There’s also a more personal approach which can be used by employees and end users to apply encryption among their own trusted circle of collaborators with whom they may share password access keys to view the files. Combining this approach with centralised controls and rules creates a powerful security defence system that may be used to secure data ranging from video surveillance images through to employee records on laptops, desktops, tablets and smart phones.
Even though it’s applied by employees, the IT Department is in control, defining, managing, enforcing, tracking, auditing and reporting on data protection policies for the company.
Implementation of end-to-end encryption does go a long way towards minimising the dangers that the data itself can find on the path from the repository to the mobile device or at rest in the cloud or a third party environment.
However, companies shouldn’t fool themselves into believing that encryption can solve all of the challenges. Like many other solutions, it works for specific cyber security issues, in particular to protect data that’s being moved on and off the cloud via different devices, but it will not stop an attacking virus from deleting the entire contents of a hard drive and it doesn’t halt ransomware. Also, it doesn’t provide protection against unauthorised access to – and the misuse of – corporate internal networks. Encryption cannot protect or obscure metadata, which in some circumstances is as revealing and valuable as corporate data.
If properly implemented and managed with a methodology and solution for the creation, storage, control and distribution of encryption keys, then encryption is probably the single biggest improvement that companies can make to their security, and particularly so when they’re using the cloud, BYOD and mobiles.
When the IP perimeter was diminished, we also said goodbye to trust. The only real solution to this issue is strong authentication. This isn’t the same as two-factor authentication or multi-factor authentication, but instead it’s the underlying basis of both – the method of verifying the identity of a user or device that’s intrinsically stringent enough to ensure the security of the system it protects by withstanding any attacks it’s likely to encounter and, by its very nature, creating an element of trust in the device or system used.
Both two-factor authentication and multi-factor authentication are strong authentications, but then so are several multi-challenge/response approaches using single-factor (although it must be said that these rely on multiple points of validation of the knowledge factor).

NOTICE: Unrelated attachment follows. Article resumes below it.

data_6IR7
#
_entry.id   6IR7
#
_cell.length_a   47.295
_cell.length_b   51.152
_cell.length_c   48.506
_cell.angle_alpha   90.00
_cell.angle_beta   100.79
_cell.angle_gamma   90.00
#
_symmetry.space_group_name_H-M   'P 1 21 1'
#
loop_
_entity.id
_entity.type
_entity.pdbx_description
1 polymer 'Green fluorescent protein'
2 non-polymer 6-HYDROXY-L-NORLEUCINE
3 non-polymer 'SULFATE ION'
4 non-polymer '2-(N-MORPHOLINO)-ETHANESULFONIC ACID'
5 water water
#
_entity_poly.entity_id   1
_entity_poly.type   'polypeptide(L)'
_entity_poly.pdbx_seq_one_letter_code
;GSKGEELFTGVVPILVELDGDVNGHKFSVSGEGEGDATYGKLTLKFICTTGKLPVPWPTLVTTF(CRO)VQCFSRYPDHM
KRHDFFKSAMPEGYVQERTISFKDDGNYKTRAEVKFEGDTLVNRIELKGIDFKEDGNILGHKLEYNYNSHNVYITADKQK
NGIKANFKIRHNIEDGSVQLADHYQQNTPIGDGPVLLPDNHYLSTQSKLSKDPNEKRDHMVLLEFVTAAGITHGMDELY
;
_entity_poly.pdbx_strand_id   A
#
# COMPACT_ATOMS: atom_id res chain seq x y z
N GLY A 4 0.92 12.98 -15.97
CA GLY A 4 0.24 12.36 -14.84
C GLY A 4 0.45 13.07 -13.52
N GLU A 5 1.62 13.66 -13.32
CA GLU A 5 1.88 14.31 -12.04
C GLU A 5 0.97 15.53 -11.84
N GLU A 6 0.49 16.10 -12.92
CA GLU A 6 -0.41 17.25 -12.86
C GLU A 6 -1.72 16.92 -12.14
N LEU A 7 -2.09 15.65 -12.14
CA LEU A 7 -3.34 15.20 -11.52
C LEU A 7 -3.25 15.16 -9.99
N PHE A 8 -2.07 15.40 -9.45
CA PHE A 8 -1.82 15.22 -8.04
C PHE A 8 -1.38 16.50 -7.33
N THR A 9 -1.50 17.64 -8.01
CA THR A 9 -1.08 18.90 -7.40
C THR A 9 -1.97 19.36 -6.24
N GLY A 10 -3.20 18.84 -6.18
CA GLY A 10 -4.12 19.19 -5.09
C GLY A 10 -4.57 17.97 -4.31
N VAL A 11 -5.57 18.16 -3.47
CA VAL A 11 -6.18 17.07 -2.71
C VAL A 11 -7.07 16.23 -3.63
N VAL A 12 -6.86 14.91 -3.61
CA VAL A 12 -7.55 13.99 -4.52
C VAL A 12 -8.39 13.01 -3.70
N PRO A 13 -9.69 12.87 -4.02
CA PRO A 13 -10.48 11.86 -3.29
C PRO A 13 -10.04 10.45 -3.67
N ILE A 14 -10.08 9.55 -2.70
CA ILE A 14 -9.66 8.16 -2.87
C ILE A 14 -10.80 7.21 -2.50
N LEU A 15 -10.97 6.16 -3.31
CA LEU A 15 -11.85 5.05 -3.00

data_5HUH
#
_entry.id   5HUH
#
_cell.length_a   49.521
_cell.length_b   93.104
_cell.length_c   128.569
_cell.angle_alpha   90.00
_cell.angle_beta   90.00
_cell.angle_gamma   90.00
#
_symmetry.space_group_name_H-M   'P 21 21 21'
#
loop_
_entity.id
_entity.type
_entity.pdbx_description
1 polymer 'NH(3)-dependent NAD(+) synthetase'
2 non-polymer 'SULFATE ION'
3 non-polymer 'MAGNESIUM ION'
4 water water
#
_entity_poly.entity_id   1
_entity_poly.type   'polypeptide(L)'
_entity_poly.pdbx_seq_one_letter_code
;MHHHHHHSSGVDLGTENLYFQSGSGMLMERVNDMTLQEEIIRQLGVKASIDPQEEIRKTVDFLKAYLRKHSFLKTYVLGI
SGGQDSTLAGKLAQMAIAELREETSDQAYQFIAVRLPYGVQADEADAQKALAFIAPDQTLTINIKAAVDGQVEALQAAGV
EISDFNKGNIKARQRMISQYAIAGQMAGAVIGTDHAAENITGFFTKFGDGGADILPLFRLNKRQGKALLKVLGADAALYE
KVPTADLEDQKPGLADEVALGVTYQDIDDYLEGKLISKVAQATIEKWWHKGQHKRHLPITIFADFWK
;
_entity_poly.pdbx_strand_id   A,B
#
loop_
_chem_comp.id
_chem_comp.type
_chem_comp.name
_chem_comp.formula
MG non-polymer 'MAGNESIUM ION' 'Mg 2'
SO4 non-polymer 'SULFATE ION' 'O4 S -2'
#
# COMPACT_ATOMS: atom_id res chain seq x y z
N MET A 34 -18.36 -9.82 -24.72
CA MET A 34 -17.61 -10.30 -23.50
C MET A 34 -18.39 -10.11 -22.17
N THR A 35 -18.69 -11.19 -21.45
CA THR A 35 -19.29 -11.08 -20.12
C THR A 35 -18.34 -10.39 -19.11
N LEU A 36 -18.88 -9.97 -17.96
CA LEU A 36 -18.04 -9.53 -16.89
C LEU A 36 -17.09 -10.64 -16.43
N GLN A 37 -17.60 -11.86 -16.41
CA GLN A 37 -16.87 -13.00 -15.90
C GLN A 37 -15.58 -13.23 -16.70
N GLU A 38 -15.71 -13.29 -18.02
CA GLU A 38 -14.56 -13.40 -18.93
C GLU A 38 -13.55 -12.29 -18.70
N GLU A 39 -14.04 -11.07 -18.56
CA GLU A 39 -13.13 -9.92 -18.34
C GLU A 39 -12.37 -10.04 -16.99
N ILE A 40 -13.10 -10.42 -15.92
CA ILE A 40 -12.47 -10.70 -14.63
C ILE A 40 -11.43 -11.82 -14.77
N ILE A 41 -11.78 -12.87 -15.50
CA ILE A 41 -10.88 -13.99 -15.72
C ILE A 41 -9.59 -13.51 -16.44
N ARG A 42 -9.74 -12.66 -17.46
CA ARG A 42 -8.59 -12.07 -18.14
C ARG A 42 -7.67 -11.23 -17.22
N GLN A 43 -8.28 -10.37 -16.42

As we’re now operating in a more open and collaborative working environment, it would be to our advantage to shift from the old ‘reside inside’ mindset and instead establish point-to-point trust between machines, end users and applications. Following a policy of segmentation and separation, whether it’s the physical separation of networks into data plus security plus external, or segmenting networks in application-based geographies or functions, all provide a fundamental basis for the implementation of strong authentication. In fact, it’s the next big step for consideration.
Asking for help
Security and network managers already have big challenges to oversee. Keeping their arms around the risks that cloud computing, BYOD policies and mobility present is becoming more difficult, not less. The responsibility of network administration in complex and dangerous environments has increased exponentially.
The most committed IT security manager is unlikely to be able to manage it all, even in smaller-sized companies, so if it’s at all affordable, it’s always good practice to pull together a pool of experts with segmented responsibilities or the services of reputable security companies. Outsourcing means they can provide Security Operations Centre services and a broad range of skills. They will be as invested and involved in protecting the data of their client as the company itself, and particularly so since any issues that do arise will render them culpable.
Ultimately, iit’s vital to implement encryption and to ensure that at least primary systems are protected with strong authentication.
Jocelyn Krystlik is Product Marketing Manager at Stormshield